Sharp’s 40-inch 550U has a lot going for it: a pleasing design, a unique interface, and a decent picture, all for around $550. It has its flaws, too, such as slightly inaccurate colors and shrug-worthy motion performance. But we have to keep bringing up this little Sharp’s price tag: $550.

You can easily find a TV with better picture quality—go visit our home page, you’ll find plenty. Finding a 40-inch TV with performance perks like the 550U's is more difficult, though. If you’re on a budget, check out this little Sharp.
The Sharp 550U’s biggest performance asset is its excellent contrast ratio, thanks in part to a plasma-like black level. Aside from contrast, though, this LED didn’t have too many noteworthy test results. Viewing angle was completely average, and color accuracy was a bit off. At least there weren’t any color temperature issues.

Look at that black level. It’s awesome!

The Sharp 550U’s black level of 0.05 cd/m2 would be merely good on a plasma, but since this is an LED display, it’s excellent. LED TVs generally don’t get as dark as their plasma cousins do, so seeing a result like this is always noteworthy. Coupled with a moderately bright white level of 192 cd/m2 , you’ll enjoy plenty of greyscale details.

Completely average for an LED

LEDs usually have poor viewing angles, and the 550U doesn't exactly break with that trend. The 550U’s viewing angle of ±22° from the center is about average, although having ±45° would be much more desirable. The number we give for viewing angle is the maximum angle from the center of a TV’s screen before contrast drops below 50% of its center reading. After 22° from the center, you will notice dimmer whites and brighter blacks. Who wants that?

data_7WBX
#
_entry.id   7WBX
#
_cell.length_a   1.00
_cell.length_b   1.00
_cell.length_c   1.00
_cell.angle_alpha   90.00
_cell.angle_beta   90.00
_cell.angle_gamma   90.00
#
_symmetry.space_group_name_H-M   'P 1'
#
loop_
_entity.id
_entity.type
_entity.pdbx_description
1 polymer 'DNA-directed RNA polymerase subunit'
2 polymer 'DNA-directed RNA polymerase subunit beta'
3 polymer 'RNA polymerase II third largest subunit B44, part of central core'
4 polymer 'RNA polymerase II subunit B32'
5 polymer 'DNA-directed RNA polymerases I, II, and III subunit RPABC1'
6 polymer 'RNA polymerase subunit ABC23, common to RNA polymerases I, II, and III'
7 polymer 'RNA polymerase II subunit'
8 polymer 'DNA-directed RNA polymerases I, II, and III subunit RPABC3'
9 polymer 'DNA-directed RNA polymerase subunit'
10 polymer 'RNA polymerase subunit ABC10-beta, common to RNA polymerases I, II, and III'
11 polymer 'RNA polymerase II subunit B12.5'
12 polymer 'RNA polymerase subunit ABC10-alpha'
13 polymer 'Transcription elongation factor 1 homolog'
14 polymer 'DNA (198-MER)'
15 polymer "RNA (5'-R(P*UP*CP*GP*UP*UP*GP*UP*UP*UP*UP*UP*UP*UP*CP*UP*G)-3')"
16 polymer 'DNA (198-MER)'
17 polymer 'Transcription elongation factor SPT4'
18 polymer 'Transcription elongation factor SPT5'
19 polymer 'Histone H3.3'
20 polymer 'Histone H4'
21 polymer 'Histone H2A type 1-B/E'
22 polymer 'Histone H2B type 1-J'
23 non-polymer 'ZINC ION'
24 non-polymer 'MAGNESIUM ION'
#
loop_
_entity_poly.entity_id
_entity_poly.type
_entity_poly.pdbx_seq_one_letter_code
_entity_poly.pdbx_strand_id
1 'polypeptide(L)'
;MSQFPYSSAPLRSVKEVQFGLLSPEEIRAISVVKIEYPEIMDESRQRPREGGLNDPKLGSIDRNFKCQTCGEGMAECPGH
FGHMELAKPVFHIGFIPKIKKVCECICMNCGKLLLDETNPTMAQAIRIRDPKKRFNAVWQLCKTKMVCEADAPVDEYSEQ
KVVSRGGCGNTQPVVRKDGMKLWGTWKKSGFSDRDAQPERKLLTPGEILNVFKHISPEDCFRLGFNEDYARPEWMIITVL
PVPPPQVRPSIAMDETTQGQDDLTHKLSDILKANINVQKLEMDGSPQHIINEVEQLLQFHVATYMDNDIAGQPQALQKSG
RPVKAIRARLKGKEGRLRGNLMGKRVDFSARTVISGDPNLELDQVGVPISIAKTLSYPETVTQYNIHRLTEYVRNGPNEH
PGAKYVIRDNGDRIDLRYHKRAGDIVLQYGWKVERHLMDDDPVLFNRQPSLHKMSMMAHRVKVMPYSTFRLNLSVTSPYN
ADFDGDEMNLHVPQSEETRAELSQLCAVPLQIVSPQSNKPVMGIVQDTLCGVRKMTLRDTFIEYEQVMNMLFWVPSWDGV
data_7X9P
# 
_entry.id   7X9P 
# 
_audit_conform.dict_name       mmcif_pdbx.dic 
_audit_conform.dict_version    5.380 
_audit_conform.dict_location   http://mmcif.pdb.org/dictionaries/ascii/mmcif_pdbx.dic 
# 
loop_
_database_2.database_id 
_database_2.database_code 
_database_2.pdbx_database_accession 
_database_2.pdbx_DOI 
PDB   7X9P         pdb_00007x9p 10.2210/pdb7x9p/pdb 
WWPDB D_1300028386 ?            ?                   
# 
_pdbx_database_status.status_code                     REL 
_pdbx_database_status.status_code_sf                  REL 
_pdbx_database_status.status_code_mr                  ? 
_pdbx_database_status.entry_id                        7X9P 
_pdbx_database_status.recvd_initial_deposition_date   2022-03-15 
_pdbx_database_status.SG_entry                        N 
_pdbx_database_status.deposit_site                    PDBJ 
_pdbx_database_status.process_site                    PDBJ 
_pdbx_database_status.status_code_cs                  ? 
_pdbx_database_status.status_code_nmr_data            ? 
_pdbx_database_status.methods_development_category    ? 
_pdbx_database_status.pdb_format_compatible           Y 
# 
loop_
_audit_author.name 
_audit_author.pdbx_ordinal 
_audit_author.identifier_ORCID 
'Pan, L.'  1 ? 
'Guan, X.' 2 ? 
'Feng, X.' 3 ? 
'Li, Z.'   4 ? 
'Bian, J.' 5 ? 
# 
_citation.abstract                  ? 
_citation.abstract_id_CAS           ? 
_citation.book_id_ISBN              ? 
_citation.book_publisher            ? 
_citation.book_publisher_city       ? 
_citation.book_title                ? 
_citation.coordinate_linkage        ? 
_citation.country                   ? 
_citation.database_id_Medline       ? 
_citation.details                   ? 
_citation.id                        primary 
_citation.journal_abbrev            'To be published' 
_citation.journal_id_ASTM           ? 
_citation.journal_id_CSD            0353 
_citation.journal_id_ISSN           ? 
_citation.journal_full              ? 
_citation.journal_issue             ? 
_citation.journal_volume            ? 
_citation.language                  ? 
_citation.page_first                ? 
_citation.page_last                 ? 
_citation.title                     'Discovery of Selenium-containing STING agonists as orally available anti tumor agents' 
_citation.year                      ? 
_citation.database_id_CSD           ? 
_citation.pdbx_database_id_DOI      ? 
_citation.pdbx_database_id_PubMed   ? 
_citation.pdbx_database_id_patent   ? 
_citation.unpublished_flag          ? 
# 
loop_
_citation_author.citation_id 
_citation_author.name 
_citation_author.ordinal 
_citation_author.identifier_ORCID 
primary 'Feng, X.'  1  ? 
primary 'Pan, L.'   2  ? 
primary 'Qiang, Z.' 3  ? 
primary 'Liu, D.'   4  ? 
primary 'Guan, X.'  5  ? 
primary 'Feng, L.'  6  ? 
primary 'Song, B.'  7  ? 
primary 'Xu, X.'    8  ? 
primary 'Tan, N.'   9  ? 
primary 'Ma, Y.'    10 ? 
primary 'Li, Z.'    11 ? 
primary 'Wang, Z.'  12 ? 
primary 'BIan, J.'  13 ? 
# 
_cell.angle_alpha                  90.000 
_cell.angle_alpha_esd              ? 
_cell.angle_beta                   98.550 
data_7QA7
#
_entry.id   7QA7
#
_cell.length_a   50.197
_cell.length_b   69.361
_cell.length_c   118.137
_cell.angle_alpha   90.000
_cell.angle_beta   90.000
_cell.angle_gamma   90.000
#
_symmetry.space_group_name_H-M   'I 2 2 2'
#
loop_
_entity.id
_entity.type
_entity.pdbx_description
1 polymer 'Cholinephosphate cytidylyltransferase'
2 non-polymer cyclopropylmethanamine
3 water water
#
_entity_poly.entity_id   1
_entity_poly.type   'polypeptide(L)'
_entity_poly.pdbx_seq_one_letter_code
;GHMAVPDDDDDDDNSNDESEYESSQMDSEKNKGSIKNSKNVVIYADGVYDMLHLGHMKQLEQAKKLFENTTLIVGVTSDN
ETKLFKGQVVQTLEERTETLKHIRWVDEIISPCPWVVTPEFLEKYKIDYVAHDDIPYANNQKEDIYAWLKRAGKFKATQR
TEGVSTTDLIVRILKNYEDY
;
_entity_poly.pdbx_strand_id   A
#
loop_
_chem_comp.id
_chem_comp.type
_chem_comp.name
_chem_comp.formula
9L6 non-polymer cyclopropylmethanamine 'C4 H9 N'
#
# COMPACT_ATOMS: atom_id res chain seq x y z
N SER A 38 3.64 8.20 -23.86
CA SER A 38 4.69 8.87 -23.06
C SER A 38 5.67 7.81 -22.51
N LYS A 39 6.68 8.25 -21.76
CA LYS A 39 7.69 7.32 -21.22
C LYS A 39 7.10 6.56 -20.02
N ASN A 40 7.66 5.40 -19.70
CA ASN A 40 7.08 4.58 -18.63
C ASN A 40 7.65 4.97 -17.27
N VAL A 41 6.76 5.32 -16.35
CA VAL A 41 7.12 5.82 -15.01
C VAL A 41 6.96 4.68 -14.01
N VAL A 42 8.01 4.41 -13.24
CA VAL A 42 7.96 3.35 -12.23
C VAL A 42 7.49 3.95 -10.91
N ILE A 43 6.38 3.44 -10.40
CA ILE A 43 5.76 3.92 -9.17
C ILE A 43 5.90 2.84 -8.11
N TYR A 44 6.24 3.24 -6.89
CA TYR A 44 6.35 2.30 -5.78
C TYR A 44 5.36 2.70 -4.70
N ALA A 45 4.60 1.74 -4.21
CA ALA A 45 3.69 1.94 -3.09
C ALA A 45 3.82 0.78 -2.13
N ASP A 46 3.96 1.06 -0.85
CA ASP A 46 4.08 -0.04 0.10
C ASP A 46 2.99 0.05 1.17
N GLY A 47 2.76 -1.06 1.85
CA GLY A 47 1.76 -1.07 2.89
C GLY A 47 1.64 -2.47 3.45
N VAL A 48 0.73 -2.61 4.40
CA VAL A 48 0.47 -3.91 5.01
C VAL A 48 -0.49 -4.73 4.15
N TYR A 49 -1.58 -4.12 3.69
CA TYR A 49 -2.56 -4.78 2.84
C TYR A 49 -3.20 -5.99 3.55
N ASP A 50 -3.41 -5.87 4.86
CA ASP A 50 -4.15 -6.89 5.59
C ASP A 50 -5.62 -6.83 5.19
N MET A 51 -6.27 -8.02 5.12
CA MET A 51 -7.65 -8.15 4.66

Watch out for those muted reds—they’re sneaky little rascals.

We compare every TV’s color accuracy to the international standard, known as Rec. 709. This tells us how close to “perfection” a TV’s colors are. The Sharp 550U has fantastic greens, but its blues and reds leave a lot to be desired. Blues will appear slightly deeper than they should, while reds are muted. This means that ocean scenes may appear more vivid, while movies that depict fire will not look as real.

At least the 550U has no trouble displaying its flawed colors. It transitions rather smoothly from white to a pure color. And color temperature, which can make your TV’s picture look more orange or blue than it should, was not a problem either. There isn’t a noticeable shift in temperature across the input signal spectrum. Consistency is good!

Meet the testers

Josh Fields

Josh Fields

Staff Writer

@reviewedtech

An enthusiast of all things tech, Josh is one of Reviewed.com's resident television experts. When he's not looking at bright TV screens in a dark room, he's probably reviewing a laptop or finding a new snack at 7-11.

See all of Josh Fields's reviews

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We use standardized and scientific testing methods to scrutinize every product and provide you with objectively accurate results. If you’ve found different results in your own research, email us and we’ll compare notes. If it looks substantial, we’ll gladly re-test a product to try and reproduce these results. After all, peer reviews are a critical part of any scientific process.